Colombia: Crossing a Dangerous Threshold

America may indeed have a strategic interest in aiding Colombia. But it should not do so without a clear-eyed assessment of a complex situation.

Issue: Winter 2000-2001

Although the United States has been involved deeply in Colombia's internal affairs for some time, we stand now on the threshold of a momentous change in the nature of that involvement. This has provoked intense, if not always edifying, debate. Perhaps it is inevitable in this case, as in all public discussions, that complex issues are reduced to a single, simple question: Should the United States provide Colombia with sixty helicopters, including thirty sophisticated Black Hawks, to enable its army to attack remote cocaine refineries and, perhaps, persuade its guerrillas to negotiate? But in focusing on aircraft, there is a danger that Colombia's complex political landscape will be reduced to mere background scenery.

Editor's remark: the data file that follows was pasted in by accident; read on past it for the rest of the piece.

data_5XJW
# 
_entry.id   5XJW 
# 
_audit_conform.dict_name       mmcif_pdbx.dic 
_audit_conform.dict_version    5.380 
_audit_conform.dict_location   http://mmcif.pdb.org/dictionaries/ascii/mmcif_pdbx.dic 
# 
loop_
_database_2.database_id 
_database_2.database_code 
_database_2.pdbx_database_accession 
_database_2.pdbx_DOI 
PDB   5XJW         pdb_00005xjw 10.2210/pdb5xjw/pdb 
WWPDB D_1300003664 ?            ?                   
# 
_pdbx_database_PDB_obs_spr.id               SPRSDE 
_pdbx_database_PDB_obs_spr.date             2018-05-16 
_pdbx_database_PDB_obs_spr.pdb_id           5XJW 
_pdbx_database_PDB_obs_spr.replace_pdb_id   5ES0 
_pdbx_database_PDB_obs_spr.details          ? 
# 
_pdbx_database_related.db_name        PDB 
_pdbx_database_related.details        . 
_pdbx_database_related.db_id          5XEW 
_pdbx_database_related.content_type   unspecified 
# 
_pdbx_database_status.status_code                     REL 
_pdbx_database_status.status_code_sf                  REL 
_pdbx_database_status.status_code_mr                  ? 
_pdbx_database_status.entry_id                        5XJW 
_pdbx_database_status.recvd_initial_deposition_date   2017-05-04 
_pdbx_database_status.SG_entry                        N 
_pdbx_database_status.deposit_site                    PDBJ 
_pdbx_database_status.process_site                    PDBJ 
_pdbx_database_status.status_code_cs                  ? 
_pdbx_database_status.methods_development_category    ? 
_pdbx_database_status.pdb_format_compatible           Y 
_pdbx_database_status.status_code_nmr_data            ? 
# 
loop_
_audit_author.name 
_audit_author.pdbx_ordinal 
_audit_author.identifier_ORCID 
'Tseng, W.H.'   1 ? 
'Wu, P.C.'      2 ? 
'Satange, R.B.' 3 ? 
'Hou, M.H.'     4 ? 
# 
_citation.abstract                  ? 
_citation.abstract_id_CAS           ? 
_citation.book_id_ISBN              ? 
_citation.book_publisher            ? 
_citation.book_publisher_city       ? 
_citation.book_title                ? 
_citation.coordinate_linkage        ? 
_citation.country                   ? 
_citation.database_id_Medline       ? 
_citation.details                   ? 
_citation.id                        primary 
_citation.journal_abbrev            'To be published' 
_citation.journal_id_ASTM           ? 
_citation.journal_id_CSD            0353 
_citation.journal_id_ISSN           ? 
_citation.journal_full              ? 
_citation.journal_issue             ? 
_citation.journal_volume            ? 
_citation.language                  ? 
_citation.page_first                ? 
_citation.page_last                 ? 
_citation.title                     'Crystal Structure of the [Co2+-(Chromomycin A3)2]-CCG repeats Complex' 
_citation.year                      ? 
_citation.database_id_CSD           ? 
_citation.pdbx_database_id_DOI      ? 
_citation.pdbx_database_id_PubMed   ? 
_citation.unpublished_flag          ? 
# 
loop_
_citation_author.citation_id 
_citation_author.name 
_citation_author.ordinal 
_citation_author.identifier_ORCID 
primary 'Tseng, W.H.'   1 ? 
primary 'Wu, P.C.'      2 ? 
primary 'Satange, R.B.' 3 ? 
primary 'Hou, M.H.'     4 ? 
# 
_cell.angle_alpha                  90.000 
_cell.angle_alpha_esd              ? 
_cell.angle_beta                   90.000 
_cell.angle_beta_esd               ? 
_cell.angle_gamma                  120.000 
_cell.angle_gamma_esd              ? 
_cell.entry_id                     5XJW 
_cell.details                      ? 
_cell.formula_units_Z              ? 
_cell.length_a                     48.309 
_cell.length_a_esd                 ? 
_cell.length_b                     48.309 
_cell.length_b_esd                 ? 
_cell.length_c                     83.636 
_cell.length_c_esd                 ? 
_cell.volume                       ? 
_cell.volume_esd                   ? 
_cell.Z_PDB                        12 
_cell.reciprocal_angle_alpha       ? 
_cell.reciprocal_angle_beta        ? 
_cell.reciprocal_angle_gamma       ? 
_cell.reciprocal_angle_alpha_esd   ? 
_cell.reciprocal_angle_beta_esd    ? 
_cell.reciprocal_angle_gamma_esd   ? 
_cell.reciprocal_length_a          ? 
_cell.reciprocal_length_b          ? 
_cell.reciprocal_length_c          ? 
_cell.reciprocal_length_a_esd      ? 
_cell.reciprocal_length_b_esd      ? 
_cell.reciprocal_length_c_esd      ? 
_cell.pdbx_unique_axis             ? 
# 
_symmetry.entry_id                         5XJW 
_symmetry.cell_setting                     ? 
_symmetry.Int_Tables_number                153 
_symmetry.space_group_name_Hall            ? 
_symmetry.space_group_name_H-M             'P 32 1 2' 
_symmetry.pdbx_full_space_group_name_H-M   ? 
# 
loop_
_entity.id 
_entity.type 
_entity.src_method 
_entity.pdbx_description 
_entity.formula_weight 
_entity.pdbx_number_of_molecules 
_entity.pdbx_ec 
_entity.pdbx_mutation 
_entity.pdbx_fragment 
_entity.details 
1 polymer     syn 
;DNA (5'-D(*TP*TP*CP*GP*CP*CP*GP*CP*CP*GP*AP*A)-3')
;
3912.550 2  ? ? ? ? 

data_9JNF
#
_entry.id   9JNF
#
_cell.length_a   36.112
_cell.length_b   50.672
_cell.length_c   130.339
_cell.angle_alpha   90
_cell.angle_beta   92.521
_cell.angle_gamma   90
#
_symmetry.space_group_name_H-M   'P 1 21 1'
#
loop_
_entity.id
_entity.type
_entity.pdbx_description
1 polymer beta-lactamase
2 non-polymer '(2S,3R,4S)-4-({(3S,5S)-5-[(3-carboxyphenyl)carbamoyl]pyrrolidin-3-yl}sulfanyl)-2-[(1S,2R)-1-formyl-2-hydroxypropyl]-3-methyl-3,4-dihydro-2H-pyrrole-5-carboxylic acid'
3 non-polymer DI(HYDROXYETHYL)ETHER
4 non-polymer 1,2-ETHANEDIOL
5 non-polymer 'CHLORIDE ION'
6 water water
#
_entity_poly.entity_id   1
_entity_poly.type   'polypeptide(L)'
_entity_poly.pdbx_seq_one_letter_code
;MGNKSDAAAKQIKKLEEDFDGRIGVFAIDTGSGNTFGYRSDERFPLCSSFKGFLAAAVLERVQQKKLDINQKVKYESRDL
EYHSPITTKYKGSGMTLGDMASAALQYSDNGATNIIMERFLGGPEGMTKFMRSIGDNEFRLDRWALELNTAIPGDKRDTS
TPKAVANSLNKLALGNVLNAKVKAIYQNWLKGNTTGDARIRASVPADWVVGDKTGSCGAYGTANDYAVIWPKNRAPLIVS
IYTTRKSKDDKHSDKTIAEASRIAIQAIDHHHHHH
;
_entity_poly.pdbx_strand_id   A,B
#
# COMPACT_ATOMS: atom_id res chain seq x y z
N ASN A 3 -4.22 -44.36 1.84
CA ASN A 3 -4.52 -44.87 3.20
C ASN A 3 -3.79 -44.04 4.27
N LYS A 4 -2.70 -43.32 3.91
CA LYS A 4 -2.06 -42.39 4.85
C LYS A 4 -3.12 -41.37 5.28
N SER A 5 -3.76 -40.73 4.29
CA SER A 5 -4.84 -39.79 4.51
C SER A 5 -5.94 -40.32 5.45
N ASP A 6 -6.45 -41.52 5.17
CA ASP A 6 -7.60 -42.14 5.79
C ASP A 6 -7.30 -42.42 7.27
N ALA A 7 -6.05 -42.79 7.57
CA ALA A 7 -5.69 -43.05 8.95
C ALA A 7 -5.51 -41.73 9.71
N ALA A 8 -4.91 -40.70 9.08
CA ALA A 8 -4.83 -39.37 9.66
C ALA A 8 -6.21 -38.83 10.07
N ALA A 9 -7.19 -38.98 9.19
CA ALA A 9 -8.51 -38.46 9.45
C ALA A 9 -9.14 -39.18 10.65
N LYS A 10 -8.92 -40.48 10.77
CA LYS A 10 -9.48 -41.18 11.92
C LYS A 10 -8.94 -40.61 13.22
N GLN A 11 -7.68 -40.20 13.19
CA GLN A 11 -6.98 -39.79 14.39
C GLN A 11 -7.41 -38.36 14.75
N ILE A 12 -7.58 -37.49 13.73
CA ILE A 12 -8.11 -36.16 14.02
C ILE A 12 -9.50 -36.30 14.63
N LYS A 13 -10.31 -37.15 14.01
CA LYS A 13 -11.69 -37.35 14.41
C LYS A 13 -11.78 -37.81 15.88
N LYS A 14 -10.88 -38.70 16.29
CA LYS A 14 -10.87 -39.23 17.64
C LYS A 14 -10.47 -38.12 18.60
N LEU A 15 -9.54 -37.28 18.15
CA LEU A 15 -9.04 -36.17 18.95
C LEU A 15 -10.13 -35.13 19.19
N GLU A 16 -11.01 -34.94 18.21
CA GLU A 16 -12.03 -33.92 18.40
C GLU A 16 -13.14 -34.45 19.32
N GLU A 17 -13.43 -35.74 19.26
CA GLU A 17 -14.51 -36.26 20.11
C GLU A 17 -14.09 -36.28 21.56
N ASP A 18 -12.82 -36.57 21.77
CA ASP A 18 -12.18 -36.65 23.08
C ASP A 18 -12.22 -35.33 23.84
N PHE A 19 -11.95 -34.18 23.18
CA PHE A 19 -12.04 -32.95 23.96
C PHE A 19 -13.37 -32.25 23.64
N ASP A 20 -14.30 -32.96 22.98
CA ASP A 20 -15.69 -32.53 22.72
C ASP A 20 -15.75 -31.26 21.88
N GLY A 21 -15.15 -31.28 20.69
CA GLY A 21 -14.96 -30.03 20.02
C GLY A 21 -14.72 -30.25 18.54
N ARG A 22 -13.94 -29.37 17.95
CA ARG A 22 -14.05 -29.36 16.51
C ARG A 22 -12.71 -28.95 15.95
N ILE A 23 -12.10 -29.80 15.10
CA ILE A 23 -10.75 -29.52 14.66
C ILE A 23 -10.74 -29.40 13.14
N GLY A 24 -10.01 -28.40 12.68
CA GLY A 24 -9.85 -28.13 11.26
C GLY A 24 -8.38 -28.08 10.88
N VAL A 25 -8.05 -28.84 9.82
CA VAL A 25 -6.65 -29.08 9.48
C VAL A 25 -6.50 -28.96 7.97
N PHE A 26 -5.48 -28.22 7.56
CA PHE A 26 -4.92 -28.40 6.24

"La Violencia"

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